The Gay Divorcee (1934) 720p YIFY Movie

The Gay Divorcee (1934)

The Gay Divorcee is a movie starring Fred Astaire, Ginger Rogers, and Alice Brady. An American woman travels to England to seek a divorce from her absentee husband, where she meets - and falls for - a dashing performer.

IMDB: 7.61 Likes

  • Genre: Comedy | Musical
  • Quality: 720p
  • Size: 1.27G
  • Resolution: / fps
  • Language: English
  • Run Time: 107
  • IMDB Rating: 7.6/10 
  • MPR: Normal
  • Peers/Seeds: 0 / 1

The Synopsis for The Gay Divorcee (1934) 720p

Mimi Glossop wants a divorce so her Aunt Hortense hires a professional to play the correspondent in apparent infidelity. American dancer Guy Holden meets Mimi while visiting Brightbourne (Brighton) and she thinks he is the correspondent. The plot is really an excuse for song and dance. The movie won three Academy nominations and the first Oscar for Best Song: "The Continental", a twenty-two minute production number.


The Director and Players for The Gay Divorcee (1934) 720p

[Director]Mark Sandrich
[Role:]Fred Astaire
[Role:]Edward Everett Horton
[Role:]Alice Brady
[Role:]Ginger Rogers


The Reviews for The Gay Divorcee (1934) 720p


Chance Is the Fool's Name for FateReviewed byclaudio_carvalhoVote: 7/10

After staying in Paris on vacation, the American dancer Guy Holden (Fred Astaire) and his Londoner lawyer friend Egbert Fitzgerald (Edward Everett Horton) return to London by ship. Guy meets the wealthy American blonde Mimi Glossop (Ginger Rogers), who is traveling with her aunt Hortense Ditherwell (Alice Brady), in the harbor and Mimi asks him to call her aunt to open her luggage since her dress is trapped in the trunk. Guy tries to release her dress but he accidentally rips Mimi's dress. Guy lends his overcoat to her expecting to receive it back with a thank-you note with her name and address, but Mimi returns the coat without any card.

Meanwhile, Hortense seeks out Egbert, who is replacing his father in the office, expecting to get the divorce of Mimi and her husband, the geologist Cyril Glossop (William Austin). However, Cyril advises that it would be difficult to make Cyryl accepting the divorce and he suggest to Mimi to hire the "correspondent" Rodolfo Tonettito (Erik Rhodes) to stay with her in a hotel room. Meanwhile, Egbert would hire private eyes to arrive in Mimi's room and surprise the couple, forcing the divorce of Mimi and Cyril.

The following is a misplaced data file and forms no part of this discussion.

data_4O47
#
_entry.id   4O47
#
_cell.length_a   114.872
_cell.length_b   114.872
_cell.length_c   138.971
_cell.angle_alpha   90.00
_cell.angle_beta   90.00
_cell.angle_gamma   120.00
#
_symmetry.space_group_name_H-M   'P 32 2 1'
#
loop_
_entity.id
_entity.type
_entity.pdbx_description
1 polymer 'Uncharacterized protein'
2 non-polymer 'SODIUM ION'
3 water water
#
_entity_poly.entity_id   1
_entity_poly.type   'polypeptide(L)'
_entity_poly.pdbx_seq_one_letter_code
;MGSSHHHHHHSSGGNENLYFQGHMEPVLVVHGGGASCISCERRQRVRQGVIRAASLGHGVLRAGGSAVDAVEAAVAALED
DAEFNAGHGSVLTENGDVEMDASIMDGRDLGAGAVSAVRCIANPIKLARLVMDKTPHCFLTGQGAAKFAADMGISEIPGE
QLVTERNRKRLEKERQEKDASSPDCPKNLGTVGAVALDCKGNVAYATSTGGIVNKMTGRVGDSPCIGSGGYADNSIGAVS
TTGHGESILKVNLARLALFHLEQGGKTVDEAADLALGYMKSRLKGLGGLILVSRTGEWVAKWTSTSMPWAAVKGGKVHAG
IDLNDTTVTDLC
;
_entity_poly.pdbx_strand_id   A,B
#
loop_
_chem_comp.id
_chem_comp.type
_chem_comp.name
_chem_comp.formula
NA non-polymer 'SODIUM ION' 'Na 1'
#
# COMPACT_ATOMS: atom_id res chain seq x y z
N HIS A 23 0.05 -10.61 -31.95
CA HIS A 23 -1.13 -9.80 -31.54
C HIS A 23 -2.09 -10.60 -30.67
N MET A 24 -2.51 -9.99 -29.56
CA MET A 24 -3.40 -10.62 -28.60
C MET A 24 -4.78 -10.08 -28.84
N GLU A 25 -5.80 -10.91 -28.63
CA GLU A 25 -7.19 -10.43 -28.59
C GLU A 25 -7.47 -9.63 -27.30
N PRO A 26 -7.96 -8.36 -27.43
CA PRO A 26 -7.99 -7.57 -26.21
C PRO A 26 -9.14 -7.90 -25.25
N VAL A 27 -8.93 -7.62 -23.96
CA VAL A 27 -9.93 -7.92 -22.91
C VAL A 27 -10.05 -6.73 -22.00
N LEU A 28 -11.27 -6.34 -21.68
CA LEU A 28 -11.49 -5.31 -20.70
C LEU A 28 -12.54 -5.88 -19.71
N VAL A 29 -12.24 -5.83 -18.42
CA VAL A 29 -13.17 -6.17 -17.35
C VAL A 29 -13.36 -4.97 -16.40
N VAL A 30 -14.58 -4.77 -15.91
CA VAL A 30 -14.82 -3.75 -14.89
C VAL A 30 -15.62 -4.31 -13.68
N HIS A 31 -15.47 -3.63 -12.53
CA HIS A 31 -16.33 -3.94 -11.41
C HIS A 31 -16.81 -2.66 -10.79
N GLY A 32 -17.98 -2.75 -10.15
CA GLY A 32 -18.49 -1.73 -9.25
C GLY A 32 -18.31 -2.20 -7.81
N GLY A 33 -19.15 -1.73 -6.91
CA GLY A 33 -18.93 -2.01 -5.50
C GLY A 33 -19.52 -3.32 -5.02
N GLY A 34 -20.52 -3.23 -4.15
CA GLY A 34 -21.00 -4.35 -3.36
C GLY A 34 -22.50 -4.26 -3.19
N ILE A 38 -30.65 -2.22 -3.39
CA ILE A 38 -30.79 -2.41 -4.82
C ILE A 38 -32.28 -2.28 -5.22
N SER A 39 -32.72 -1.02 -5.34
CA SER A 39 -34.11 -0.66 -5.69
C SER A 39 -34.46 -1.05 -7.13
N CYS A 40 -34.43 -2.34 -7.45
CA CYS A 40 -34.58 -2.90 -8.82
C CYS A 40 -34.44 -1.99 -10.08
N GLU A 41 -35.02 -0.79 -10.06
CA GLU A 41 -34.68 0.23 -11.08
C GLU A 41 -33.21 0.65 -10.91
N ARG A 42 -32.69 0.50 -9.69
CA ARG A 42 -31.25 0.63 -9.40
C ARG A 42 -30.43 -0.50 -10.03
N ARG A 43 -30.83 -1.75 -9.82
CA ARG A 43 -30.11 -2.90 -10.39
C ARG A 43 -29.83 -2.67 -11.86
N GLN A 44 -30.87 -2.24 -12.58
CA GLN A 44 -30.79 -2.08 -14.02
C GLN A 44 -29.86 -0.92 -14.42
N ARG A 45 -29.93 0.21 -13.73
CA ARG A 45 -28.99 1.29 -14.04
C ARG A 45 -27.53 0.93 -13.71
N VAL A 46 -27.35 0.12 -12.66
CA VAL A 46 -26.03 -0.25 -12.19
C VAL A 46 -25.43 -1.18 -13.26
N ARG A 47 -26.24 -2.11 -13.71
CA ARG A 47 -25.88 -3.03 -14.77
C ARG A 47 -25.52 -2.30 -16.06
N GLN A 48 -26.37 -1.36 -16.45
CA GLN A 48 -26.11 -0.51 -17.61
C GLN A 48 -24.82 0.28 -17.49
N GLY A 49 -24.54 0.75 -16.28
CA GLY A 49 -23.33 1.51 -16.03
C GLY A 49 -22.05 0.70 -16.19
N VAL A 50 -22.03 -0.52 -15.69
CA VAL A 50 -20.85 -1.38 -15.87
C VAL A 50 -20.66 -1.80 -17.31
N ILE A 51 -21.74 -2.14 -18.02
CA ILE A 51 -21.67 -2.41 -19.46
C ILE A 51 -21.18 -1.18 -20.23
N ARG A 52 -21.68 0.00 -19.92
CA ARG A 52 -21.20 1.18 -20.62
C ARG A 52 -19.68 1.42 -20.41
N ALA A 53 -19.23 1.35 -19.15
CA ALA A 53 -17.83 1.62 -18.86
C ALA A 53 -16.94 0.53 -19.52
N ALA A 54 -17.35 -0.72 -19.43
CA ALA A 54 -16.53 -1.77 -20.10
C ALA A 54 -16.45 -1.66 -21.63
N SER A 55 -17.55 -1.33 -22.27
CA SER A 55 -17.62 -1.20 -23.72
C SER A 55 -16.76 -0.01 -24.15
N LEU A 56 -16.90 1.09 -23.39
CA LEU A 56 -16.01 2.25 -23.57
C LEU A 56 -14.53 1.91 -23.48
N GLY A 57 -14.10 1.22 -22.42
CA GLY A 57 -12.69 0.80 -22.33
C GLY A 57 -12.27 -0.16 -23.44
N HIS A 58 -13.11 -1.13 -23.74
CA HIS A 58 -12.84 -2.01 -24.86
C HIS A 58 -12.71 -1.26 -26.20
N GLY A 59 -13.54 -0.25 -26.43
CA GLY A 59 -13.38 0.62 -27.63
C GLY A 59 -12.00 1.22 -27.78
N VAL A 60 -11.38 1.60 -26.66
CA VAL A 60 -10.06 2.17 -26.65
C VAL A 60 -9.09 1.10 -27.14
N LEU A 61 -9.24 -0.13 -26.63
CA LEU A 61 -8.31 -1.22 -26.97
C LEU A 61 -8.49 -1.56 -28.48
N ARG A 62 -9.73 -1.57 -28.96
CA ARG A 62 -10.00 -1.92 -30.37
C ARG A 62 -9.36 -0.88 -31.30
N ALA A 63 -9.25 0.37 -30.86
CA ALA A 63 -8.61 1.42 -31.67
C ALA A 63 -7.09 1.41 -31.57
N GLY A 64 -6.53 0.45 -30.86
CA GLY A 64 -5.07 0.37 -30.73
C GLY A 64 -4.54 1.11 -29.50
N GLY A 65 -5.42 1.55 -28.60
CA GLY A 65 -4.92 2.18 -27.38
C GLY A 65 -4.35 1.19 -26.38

Egbert gives a password to Tonettito to identify Mimi and uses a sentence created by Guy – "Chance Is the Fool's Name for Fate". Mimi believes that Guy is her correspondent and stays with him in her room. When Tonettito arrives in her room, the disappointed Mimi learns the truth and feels better. But she is still married and can not marry Guy.

"The Gay Divorcée" is a great classic musical, with Ginger Rogers and Fred Astaire shining and dancing. The long song "The Continental" was awarded with the Oscar of Best Music in 1935 and it is delightful to see the choreography of the dance.

In IMDb Trivia, there are interesting information about this film that I will not repeat in my review. In addiction, Ginger Rogers drives the mighty Duesenberg Model J, one of the most popular luxury cars as well as a status symbol in the United States and Europe. This car that cost between US$ 20,000.00 to US$ 25,000.00 in 1935 was driven by Clark Gable and Gary Cooper (the rare model SSJ 125), Al Capone, Greta Garbo, Howard Hughes, Mae West, Tyrone Power among others personalities. My vote is seven.

Title (Brazil): "A Alegre Divorciada" ("The Gay Divorcée")

Fred and GingerReviewed byjotix100Vote: 7/10

After hearing Fred Astaire put his stamp in a song, it's hard to imagine anyone else attempting to improve in what seems to be the definite rendition of it. That is the case when Mr. Astaire sings Cole Porter's elegant "Night and Day". In pairing Ginger Rogers with Mr. Astaire, Hollywood hit the jackpot as it produced a winning combination that went from film to film with such ease and panache, it will never be imitated.

Mark Sandrich worked with Ms. Rogers and Mr. Astaire in several movies. Somehow, "The Gay Divorcée" is one of their best collaboration. This film is a lot of fun to watch, even after more than 70 years after it was made. It speaks volumes for all the people involved in the production of this movie.